Voyager 2: It’ll Spend Eternity Cruising Space
In a billion years, when drifting continents have reshaped Earth’s face and humans are extinct or changed by evolution, Voyager 2 will still be cruising the stars.
“It’s mind-boggling. We’re actually going out to the stars,” said Bruce Brymer, Voyager’s lead mission controller at NASA’s Jet Propulsion Laboratory in Pasadena. “This spacecraft is going to outlive us. It’s going to be out there forever.”
In August, Voyager 2 swept past Neptune and its icy volcanic moon Triton--the last planetary exploration in an incredible 12-year journey that also took the spacecraft past Jupiter, Saturn, Uranus and more than 50 moons.
Now, Voyager 2 is speeding into the loneliest part of its trek: the Voyager Interstellar Mission. With Voyager 1, it will study the sun’s magnetic field, solar wind and ultraviolet light from distant stars and galaxies.
Like Pioneers 10 and 11 and Voyager 1, which explored Jupiter and Saturn, Voyager 2 also will search for the edge of the solar system.
The Voyagers are expected to return information to Earth until about 2015 or 2020. Contact eventually will be cut off by some malfunction, by exhaustion of the probes’ plutonium power generators, or when their thruster fuel runs out, leaving them unable to point antennas at Earth.
Then, the robot explorers will pass among the stars, each carrying a 12-inch copper record of sounds and sights from Earth in case they are found by a spacefaring civilization. “Hopefully they will understand our peaceful and humble attempt at knowing and exploring the great unknown,” Brymer said.
For now, Voyager 2’s work is more mundane.
“The interstellar mission is sort of anticlimactic. There’s no real drama expected. We’re suffering from the blues a little bit,” he said. “It’s almost like postpartum depression. We’ve gone through such highs with the spacecraft. There’s a great sense of melancholy now. It’s like none I’ve sensed before.”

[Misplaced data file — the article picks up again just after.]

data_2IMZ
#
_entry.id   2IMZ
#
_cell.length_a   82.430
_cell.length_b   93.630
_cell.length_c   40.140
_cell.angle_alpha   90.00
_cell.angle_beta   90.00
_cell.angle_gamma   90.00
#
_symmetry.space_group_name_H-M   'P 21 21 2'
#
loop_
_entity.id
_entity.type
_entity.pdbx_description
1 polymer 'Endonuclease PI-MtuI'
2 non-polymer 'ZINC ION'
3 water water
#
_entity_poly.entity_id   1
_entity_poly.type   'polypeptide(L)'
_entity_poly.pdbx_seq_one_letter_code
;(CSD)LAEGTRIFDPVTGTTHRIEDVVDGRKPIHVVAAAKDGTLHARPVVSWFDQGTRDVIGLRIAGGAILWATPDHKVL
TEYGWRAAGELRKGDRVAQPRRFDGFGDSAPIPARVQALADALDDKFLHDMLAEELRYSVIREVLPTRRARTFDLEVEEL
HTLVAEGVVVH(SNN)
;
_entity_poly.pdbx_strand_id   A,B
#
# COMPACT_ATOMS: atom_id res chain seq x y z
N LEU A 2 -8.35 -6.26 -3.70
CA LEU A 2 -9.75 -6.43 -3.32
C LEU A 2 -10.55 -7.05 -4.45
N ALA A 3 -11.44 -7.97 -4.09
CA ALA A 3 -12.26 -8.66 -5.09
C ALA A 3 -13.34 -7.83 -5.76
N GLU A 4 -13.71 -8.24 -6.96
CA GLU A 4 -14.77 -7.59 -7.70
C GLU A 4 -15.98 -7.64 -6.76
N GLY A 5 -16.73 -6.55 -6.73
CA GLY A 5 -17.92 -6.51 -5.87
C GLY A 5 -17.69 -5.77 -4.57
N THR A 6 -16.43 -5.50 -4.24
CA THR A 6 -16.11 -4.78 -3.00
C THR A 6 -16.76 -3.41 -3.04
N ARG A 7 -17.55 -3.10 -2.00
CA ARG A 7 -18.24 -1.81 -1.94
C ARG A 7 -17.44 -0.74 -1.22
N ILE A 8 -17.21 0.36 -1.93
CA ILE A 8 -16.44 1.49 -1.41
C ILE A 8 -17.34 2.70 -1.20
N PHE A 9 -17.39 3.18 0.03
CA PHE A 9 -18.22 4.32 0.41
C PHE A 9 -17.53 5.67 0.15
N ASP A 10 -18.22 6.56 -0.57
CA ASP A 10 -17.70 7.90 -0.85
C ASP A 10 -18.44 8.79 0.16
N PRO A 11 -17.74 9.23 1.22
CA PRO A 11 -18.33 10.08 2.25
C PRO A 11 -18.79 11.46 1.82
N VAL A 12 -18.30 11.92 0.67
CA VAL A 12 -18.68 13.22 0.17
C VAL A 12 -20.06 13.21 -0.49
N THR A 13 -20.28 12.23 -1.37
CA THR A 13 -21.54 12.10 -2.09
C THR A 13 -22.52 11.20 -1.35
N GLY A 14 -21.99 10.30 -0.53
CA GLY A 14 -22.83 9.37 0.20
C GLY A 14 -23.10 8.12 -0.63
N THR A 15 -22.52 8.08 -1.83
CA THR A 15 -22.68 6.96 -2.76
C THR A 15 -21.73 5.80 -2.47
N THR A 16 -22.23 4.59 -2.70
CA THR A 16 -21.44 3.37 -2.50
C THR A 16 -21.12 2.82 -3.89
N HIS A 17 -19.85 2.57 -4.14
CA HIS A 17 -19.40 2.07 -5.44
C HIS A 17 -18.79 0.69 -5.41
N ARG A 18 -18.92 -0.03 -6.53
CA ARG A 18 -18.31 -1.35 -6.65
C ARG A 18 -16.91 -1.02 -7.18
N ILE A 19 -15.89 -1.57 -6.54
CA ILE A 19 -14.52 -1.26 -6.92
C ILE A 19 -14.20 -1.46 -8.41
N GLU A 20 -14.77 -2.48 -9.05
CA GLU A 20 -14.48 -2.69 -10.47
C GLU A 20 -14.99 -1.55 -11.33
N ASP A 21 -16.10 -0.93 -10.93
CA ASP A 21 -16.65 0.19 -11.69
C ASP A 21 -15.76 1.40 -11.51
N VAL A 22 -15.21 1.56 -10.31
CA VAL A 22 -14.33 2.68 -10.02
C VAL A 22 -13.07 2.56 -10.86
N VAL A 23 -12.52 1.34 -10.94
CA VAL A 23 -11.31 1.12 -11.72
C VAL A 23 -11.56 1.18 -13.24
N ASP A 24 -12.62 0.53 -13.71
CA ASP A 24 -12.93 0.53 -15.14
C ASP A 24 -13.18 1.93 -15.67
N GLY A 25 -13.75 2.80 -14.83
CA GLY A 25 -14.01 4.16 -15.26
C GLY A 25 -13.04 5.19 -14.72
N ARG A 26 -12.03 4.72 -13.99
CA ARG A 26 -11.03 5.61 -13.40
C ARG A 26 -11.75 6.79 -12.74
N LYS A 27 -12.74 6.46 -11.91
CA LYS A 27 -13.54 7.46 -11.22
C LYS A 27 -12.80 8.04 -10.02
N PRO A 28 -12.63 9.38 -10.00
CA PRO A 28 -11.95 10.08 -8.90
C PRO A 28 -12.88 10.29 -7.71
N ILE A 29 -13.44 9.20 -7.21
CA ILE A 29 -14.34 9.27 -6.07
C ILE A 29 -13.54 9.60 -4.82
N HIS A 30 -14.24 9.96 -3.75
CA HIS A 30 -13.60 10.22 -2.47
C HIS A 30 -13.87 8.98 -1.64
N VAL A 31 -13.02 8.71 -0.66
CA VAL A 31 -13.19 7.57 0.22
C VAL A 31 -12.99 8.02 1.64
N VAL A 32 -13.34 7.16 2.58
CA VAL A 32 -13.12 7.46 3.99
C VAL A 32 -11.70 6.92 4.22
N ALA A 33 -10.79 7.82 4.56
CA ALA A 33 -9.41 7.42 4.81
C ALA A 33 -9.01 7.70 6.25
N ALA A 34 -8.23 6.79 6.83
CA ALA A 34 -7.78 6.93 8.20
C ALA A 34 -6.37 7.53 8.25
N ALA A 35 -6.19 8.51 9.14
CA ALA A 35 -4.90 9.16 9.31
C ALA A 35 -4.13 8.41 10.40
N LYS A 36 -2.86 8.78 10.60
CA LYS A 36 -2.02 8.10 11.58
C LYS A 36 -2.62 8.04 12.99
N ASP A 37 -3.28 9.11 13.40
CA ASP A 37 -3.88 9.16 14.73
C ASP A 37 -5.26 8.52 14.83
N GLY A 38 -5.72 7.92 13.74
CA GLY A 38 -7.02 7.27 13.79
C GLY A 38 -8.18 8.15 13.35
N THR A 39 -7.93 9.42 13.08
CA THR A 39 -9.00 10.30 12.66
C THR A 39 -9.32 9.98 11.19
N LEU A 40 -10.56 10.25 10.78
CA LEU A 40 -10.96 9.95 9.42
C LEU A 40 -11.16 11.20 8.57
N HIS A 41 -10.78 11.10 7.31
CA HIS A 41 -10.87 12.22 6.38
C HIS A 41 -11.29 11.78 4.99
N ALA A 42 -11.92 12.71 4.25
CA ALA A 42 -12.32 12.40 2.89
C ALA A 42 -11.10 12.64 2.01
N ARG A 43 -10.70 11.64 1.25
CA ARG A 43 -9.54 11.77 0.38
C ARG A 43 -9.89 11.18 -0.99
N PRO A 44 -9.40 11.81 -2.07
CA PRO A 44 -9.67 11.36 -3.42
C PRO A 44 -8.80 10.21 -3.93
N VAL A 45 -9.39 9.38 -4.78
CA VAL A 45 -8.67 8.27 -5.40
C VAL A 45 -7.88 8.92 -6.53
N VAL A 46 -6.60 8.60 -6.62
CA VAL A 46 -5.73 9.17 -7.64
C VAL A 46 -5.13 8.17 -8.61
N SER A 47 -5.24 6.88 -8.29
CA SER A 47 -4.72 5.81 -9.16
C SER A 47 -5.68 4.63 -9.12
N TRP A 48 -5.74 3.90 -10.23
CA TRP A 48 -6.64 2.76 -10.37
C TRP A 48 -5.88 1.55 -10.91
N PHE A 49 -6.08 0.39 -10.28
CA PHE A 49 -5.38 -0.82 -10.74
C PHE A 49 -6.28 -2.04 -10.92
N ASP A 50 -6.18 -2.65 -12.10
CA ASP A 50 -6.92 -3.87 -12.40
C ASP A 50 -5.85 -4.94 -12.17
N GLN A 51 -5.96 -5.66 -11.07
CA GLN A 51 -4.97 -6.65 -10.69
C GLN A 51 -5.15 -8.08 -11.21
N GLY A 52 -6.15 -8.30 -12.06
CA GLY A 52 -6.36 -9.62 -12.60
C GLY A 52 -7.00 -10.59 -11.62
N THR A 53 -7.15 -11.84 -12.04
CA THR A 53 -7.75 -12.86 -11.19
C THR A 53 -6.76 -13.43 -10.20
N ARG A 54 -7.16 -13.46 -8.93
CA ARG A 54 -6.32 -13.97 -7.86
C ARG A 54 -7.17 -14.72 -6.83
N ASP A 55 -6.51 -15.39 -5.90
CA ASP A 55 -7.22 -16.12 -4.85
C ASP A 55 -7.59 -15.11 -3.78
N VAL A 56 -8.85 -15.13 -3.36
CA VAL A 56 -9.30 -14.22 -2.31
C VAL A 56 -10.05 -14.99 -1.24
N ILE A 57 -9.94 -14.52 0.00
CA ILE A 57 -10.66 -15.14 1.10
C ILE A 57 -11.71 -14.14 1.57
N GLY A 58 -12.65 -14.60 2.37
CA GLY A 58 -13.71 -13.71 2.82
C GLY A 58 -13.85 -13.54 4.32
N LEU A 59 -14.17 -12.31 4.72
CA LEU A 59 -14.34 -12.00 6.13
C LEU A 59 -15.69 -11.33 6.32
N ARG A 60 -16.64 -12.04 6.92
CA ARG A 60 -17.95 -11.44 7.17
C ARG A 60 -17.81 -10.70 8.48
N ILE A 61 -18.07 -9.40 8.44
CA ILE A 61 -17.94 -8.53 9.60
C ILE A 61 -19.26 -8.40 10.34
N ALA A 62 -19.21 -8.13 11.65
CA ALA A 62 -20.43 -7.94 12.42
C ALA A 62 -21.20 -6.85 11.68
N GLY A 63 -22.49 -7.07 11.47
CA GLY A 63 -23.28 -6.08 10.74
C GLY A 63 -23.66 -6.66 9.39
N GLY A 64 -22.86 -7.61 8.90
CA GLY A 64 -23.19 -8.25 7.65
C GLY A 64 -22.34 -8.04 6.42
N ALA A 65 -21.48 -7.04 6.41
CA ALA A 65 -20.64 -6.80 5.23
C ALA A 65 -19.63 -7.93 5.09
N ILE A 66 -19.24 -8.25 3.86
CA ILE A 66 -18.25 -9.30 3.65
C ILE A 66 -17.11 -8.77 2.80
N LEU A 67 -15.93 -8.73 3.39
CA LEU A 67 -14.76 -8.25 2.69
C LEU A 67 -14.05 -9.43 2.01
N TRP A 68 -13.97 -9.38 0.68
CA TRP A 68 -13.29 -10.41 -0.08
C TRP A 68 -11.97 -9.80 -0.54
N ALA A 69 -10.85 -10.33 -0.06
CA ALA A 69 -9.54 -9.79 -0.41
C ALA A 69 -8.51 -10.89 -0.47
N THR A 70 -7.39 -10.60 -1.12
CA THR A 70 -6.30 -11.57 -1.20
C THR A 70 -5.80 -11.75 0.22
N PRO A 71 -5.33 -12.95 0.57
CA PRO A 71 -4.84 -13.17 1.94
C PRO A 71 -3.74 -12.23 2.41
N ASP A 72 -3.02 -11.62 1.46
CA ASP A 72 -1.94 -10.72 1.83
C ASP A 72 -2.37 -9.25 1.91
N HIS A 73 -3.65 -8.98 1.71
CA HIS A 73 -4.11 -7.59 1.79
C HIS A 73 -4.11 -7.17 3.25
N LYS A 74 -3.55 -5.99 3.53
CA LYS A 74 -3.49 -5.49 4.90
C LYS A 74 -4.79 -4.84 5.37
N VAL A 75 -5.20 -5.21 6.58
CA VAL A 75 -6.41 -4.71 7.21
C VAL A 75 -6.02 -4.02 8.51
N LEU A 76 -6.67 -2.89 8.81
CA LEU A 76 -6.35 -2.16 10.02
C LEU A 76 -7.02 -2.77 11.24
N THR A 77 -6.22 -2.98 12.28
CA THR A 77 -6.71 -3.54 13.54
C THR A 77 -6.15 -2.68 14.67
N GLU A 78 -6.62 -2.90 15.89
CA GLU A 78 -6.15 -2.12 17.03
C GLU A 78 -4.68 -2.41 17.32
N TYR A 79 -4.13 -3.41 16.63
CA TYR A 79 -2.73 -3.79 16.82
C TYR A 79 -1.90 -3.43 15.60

Voyager 2’s encounter with Neptune officially ends Oct. 2, when it will be 34.7 million miles past the planet, going 37,337 m.p.h. It will be 2.83 billion miles from Earth, and will have traveled 4.46 billion miles since 1977.
Until December, Voyager 2 occasionally will glance at Neptune and dark space to improve the accuracy of observations its cameras and instruments made during the Neptune flyby, said Voyager project manager Norm Haynes.
Pictures of empty space let engineers measure how much sunlight reflects off Voyager into its cameras. A computer can subtract the light from Voyager’s Neptune and Triton photographs, producing clearer prints, Haynes said.
In April, most of the planets will be positioned for one of the Voyagers to take photographs for assembly into a single picture of the solar system. “The planets are small and there’s lots of dark space out there,” he said. “Maybe it will give people a better impression of the vastness of things.”
Then engineers will turn off Voyager 2’s TV cameras and its infrared and visible light sensors.
Sensors Already at Work
Voyager’s Interstellar Mission officially starts Jan. 1, but the spacecraft already is using its remaining sensors to make the kind of measurements it will continue to collect for years. Ultraviolet light and cosmic ray sensors study distant galaxies and stars, and also black holes and pulsars--remnants of stars that died in fiery supernova explosions.